on a hot summer day’s end (word picture)
I sit on the terrace. It’s been sweltering and humid all day. I’ve kept the doors and windows closed so it would stay nice and cool inside the house.
Now the sun has disappeared behind the hill, although the sky is still high and blue and hazy clouded. It’s cooled down some after a five-minute-summer-rain. My skin feels sticky.
I drink endless glasses of water. I feel restless. I wish the flies would let me be.
Snatches of poetry run through my head. Words that adequately describe the feelings of sitting on the terrace on the evening of a hot summer’s day, watching the swallows dip and weave, listening to the blackbirds singing, feeling flies settling on my sweaty skin and wishing for something to happen. I cannot remember the poems, nor the poets, only flashes of their work.
The red-pink roses look good against the clouds gathering on the horizon. The goldfish in the pond move lazily just below the surface. There is no wind down here, although the clouds are moving closer fast enough.
I love this place, and yet I’m restless. Will I ever be satisfied with what I’ve got?
I hope the swallows will be able to stuff themselves tonight. I like swallows. I don’t like flies.
A plane cuts its way through the sky, sunlight glittering on its silver skin. It hums along in eager pursuit of a different place to be. The swallows stay put, close to their nests, even though they zip through the sky on their fast wings. The goldfish don’t zip. They just drift.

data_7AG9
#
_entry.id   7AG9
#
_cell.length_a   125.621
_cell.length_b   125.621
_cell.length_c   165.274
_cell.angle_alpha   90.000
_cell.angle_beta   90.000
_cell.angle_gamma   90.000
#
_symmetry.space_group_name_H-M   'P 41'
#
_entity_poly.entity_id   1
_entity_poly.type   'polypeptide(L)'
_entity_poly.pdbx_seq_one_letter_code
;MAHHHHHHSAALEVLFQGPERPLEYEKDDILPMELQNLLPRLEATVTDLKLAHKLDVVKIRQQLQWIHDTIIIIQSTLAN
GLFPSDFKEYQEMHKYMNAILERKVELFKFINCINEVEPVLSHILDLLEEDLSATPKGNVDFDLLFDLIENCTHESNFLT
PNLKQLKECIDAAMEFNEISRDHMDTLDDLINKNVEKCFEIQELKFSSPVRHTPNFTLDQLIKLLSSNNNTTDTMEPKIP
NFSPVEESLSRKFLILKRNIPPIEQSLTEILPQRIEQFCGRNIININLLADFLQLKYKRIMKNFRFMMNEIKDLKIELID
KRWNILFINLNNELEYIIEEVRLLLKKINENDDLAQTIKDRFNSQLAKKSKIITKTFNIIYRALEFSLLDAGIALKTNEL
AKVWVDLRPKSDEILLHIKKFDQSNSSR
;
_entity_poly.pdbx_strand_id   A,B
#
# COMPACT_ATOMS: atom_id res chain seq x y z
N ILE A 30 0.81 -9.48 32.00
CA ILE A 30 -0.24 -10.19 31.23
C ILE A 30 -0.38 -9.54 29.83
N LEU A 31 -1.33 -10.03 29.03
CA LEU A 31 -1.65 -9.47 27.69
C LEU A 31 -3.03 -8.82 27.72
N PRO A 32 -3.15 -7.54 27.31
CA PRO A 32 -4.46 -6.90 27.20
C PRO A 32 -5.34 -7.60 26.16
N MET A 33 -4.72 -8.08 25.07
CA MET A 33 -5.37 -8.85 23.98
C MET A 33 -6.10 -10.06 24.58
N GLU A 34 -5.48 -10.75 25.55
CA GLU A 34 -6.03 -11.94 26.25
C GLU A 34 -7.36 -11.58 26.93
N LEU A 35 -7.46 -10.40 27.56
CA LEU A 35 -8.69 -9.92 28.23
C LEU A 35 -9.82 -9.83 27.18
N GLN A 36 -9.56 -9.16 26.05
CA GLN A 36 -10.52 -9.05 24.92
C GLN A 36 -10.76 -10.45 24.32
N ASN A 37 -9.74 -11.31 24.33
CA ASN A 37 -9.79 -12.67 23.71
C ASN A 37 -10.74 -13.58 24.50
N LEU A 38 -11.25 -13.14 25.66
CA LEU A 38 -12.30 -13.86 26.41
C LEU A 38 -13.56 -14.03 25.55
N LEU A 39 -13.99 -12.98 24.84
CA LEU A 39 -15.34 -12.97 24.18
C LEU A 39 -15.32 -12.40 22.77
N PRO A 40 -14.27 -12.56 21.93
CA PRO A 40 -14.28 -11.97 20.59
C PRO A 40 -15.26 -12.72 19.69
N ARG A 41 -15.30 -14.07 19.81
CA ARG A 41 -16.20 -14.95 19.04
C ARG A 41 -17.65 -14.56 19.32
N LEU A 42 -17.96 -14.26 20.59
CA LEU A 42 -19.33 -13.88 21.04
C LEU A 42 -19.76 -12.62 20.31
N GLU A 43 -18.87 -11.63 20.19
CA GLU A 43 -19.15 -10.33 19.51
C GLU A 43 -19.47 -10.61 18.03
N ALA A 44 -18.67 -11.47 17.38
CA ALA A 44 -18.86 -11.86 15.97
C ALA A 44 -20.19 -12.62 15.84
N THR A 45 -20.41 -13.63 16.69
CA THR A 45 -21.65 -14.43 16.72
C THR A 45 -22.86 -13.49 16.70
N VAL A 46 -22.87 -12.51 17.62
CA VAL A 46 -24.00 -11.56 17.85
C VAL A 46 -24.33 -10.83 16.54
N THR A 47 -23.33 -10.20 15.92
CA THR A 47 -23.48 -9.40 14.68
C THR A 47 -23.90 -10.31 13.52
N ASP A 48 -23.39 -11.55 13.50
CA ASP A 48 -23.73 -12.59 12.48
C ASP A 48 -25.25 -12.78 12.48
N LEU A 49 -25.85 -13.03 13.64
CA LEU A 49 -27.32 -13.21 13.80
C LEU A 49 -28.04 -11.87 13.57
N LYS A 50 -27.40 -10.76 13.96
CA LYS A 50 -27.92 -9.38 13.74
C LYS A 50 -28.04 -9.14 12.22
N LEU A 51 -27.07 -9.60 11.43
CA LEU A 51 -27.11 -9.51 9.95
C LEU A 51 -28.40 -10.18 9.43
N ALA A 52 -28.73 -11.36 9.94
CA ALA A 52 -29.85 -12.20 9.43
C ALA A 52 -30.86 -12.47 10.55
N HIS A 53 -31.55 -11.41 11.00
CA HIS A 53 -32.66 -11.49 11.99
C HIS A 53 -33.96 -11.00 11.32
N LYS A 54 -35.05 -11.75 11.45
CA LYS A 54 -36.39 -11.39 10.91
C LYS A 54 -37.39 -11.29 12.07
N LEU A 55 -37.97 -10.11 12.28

The edges of the clouds are white, tinged with a rose-golden hue. I hope the swallows and the planes appreciate how pretty they are.
Roses – who can refuse them? I love all flowers (and taking photos of them), but this post is about roses. Because there is something quintessentially beautiful about them. Even their shape is beautiful.
And the way they seem to have more petals than is possible – there are just layers and layers and layers of velvety petals.
That smell… When they open up and you put your face close to them, there is that sweet, wild smell of hot summer and beauty, of longing and soft touches, of humidity and adventure.
And they grow in such an abundance. Reckless numbers of budding roses climb all over each other, each growing more beautiful than the other.
What do you call a group of roses? A bunch? A pride? A cluster? A flock of roses?
Whatever the correct term is, it’s an honour and a joy to have them growing like this in the garden.